A virus scrutinized by the European project Horus

The European project Horus, aiming to improve the care of organ transplant recipients in the face of viral infections, has just launched on the Bordeaux campus and in various European countries.

  • 12/01/2023

Kidney, heart, lung and liver transplants will be studied as part of the Horus project © Grilled cheese / IHU Liryc Kidney, heart, lung and liver transplants will be studied as part of the Horus project © Grilled cheese / IHU Liryc

CMV for cytomegalovirus, this is the virus that researchers from the ImmunoConcEpT laboratory (CNRS and University of Bordeaux) have been tracking for nearly 20 years to better understand it. A virus from the varicella and herpes family, transmitted by bodily secretions (saliva, blood, tears, sexual, etc.) little known by the general public even if it is paradoxically very present in humans, its only reservoir.

It is true that CMV is responsible for infections that usually go unnoticed, even though it remains latent in the body for life when present. The virus must however be taken into account on certain occasions: for both pregnant women and immunocompromised people. This non-aggressiveness is dangerous in certain cases, making CMV a virus responsible for so-called opportunistic infections. And organ transplant patients are a target of choice.

This is the entire purpose of the European project led by Hannah Kaminiski, lecturer-researcher at the University of Bordeaux and ImmunoConcEpT, and nephrologist at Bordeaux University Hospital, who now leads a consortium of more than fifteen clinical and scientific partners in France and Europe (Spain, Germany, Italy, Switzerland, Czech Republic, Belgium, etc.).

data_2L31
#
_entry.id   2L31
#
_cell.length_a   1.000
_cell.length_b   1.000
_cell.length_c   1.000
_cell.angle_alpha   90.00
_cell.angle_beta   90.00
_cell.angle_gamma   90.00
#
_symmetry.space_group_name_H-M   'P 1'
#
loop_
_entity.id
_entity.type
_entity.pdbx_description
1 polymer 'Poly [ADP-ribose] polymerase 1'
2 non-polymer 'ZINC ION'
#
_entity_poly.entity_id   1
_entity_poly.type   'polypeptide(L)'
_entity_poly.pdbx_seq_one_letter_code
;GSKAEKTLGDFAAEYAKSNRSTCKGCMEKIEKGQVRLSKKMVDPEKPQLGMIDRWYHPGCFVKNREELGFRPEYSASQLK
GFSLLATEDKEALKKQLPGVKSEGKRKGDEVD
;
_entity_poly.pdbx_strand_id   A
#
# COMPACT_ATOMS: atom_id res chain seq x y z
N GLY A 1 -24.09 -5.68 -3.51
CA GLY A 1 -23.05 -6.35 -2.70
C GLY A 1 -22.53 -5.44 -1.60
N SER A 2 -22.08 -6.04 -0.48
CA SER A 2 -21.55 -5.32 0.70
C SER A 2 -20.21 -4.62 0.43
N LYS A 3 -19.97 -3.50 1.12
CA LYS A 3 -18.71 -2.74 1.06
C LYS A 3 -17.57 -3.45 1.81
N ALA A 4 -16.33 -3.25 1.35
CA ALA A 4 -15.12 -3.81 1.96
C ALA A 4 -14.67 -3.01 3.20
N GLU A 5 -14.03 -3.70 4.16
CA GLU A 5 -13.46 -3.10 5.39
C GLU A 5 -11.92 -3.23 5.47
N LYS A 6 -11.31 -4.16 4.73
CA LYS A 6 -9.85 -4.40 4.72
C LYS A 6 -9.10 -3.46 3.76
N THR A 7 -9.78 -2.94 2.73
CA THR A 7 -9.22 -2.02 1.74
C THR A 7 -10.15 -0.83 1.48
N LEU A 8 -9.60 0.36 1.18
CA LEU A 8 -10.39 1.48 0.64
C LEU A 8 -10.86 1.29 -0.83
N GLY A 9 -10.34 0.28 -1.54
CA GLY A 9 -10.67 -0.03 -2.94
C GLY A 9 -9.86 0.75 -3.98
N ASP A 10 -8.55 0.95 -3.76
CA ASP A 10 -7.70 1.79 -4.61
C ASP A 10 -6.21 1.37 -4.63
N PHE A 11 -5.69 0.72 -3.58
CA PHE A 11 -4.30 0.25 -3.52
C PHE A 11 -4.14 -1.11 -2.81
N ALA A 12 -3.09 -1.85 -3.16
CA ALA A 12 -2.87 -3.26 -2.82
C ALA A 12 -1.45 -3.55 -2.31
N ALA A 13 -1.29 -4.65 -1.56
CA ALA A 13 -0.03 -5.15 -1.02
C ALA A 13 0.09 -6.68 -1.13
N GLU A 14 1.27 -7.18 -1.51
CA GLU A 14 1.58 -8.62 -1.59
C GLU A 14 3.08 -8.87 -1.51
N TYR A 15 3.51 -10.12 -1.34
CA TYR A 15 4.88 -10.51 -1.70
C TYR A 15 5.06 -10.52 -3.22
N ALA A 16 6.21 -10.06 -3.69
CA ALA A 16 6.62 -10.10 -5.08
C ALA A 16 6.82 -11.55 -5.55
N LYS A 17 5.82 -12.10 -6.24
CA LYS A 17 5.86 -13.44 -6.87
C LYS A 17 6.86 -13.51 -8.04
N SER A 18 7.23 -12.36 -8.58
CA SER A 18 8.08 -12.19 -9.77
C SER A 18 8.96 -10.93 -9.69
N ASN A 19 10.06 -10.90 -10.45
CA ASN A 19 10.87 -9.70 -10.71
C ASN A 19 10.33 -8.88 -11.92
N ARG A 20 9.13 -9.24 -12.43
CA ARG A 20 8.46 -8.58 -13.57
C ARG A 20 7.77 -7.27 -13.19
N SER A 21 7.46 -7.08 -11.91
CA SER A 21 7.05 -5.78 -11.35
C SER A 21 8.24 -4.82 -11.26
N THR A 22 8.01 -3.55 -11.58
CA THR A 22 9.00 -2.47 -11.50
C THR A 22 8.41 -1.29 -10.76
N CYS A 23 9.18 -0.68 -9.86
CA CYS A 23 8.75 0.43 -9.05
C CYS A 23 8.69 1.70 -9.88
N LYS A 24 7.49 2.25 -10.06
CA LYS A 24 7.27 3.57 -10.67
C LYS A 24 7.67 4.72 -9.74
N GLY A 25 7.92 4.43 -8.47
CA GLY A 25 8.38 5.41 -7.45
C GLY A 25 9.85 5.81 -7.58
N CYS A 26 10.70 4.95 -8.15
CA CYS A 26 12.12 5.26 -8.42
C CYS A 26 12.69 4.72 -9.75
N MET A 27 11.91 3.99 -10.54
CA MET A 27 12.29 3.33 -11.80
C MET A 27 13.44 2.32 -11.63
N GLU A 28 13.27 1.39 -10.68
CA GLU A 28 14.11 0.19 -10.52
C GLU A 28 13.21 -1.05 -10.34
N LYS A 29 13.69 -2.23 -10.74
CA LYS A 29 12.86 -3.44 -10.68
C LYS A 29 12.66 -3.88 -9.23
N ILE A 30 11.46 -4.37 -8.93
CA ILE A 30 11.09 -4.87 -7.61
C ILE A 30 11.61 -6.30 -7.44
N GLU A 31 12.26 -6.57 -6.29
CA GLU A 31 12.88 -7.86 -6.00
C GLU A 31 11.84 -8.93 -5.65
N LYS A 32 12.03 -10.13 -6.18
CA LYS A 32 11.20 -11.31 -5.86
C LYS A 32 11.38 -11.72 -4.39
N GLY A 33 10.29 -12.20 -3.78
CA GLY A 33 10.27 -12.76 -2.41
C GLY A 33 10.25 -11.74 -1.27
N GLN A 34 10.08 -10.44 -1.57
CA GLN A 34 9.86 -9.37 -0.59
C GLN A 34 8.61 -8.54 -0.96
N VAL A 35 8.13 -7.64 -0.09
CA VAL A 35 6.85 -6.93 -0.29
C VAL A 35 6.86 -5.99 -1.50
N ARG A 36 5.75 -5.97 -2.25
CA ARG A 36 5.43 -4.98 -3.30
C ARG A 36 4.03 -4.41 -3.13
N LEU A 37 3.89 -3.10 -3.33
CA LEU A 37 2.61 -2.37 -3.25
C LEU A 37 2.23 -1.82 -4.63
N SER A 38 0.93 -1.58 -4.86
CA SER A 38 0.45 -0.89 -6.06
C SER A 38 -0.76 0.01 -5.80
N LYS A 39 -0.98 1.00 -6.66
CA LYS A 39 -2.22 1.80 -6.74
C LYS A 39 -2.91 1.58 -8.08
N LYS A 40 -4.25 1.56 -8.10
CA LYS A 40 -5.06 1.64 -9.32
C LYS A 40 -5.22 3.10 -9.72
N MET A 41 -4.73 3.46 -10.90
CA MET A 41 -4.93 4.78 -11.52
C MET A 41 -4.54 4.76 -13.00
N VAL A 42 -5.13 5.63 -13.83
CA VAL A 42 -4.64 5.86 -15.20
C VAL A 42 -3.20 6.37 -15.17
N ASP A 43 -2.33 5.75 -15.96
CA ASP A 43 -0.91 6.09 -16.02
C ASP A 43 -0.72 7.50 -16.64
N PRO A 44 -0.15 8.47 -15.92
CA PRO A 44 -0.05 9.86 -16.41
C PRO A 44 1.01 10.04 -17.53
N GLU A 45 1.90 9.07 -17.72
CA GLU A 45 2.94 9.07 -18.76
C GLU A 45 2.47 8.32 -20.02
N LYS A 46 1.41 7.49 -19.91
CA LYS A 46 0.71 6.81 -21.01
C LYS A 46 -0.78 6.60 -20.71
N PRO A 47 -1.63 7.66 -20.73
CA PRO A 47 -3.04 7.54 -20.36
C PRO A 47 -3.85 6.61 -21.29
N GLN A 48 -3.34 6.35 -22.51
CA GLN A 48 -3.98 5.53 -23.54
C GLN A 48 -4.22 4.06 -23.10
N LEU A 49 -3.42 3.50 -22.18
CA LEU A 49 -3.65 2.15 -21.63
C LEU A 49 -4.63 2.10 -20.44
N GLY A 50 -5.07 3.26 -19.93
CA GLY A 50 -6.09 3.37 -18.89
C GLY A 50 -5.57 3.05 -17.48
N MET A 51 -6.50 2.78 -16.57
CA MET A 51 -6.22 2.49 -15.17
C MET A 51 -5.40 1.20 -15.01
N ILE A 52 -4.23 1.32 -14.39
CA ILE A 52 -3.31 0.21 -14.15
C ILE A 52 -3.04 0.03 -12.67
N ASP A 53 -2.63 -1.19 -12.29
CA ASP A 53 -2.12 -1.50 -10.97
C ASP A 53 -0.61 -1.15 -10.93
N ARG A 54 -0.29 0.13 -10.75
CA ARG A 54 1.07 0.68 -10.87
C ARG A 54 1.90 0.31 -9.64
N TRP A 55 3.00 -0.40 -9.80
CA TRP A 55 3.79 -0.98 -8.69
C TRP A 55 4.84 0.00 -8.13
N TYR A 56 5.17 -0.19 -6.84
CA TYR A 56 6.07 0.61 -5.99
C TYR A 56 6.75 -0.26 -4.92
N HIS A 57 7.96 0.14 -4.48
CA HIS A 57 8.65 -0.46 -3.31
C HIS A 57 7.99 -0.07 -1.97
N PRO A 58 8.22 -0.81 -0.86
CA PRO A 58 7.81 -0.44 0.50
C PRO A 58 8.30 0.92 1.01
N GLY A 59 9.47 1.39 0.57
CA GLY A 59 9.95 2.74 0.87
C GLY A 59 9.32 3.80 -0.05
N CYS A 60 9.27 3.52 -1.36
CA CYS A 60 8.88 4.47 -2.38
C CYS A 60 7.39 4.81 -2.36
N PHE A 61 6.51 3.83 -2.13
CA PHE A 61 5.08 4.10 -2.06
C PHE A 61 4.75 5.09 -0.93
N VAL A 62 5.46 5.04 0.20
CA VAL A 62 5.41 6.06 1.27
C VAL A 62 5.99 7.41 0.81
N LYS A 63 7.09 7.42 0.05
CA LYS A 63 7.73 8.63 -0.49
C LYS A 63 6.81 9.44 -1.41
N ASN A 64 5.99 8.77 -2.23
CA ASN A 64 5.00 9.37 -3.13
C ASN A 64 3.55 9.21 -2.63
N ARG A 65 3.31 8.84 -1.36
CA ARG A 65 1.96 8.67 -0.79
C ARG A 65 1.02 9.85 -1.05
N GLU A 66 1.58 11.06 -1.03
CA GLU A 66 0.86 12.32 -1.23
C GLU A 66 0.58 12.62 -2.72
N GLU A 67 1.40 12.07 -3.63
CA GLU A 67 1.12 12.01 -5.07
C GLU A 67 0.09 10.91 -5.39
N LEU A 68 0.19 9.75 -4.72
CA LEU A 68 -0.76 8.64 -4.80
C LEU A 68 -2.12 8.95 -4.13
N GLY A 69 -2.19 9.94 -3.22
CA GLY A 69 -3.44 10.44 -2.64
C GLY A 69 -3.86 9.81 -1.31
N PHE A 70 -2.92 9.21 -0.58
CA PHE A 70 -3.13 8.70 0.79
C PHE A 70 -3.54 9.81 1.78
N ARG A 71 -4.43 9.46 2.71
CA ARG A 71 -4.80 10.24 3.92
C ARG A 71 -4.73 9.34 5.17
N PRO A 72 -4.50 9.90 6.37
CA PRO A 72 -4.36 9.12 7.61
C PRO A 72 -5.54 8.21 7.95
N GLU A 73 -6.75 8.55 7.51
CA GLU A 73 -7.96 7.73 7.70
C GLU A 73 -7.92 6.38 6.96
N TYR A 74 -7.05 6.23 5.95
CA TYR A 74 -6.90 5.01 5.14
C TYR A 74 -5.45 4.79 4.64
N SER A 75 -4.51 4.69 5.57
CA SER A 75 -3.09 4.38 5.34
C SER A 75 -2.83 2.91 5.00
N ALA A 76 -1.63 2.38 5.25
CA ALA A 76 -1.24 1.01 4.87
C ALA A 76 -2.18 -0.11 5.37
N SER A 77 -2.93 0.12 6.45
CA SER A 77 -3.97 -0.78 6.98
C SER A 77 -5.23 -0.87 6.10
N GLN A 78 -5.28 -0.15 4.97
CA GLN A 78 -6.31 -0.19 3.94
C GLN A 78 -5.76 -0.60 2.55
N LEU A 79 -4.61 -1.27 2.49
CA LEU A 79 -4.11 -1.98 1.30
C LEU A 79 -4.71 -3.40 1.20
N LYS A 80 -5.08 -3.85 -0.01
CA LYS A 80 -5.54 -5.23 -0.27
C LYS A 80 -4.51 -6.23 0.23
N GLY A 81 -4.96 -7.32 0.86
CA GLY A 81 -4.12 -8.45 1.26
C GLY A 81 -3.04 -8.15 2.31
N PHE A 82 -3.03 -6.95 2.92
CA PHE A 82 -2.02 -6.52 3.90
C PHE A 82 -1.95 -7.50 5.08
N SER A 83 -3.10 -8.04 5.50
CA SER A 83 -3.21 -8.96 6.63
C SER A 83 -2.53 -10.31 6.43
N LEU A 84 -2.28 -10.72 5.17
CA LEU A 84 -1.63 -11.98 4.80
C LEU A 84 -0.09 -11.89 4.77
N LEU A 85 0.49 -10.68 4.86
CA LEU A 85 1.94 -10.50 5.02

Since the filing of a research project always requires finding a name and an appropriate acronym, the scientists here appealed to the eye of Horus for "Casting Light on HOst-cytomegaloviRUs interaction in Solid organ transplantation". The project, led by the University of Bordeaux, has been selected as part of the Horizon Europe "Tackling diseases" program and will benefit from 7 million euros of funding over the course of 5 years.

A European follow-up cohort of 450 patients

"CMV infections are the most frequent opportunistic infections in organ transplant patients, of which we are trying to improve our understanding on a fundamental level, while also trying to determine which patients are the most at risk based on their immune response", the researcher explains.

Several scenarios are possible for the organ transplant recepient to develop infections after the graft: either they were a carrier of the virus before the transplant, or the transplanted organ is a carrier of the virus and contaminates the recipient. Faced with shortages of transplants, the latter are not ruled out even if they are carriers.

"Otherwise, we would cancel one out of two transplants!" explains the researcher. The prospects are therefore to better manage infectious complications and avoid rejection. For this, the scientists want to create a follow-up cohort of 450 patients in Europe. While the Bordeaux research team specializes in kidney transplantation, the Horus project will also study heart, lung and liver transplants. Is it possible to predict when an infection will develop? Can an immunological signature be evaluated? We know for example that some people will never develop a CMV infection, even if they are immunocompromised, because they have a so-called innate or adaptive immunity to the virus. Is it possible to identify and use this immunity? Since antivirals can cause adverse effects in addition to anti-rejection treatments, can their use be adjusted according to the patient's profile? Can we therefore personalize the support provided? And beyond that, is it possible to identify a new therapeutic target for CMV?

These are all the questions that scientists will attempt to answer over the next few years. While deaths due to cytomegalovirus infections remain rare, the direct (digestive, pulmonary, neurological, etc.) and indirect effects (causing comorbidities) in organ transplant patients are sufficiently important to be taken into account within the framework of such a project (CMV infections are notably associated with an increased risk of rejection), which officially started early November 2022.


Hannah Kaminski
Horus project coordinator

Assistant Professor - Hospital Practitioner
Contact by email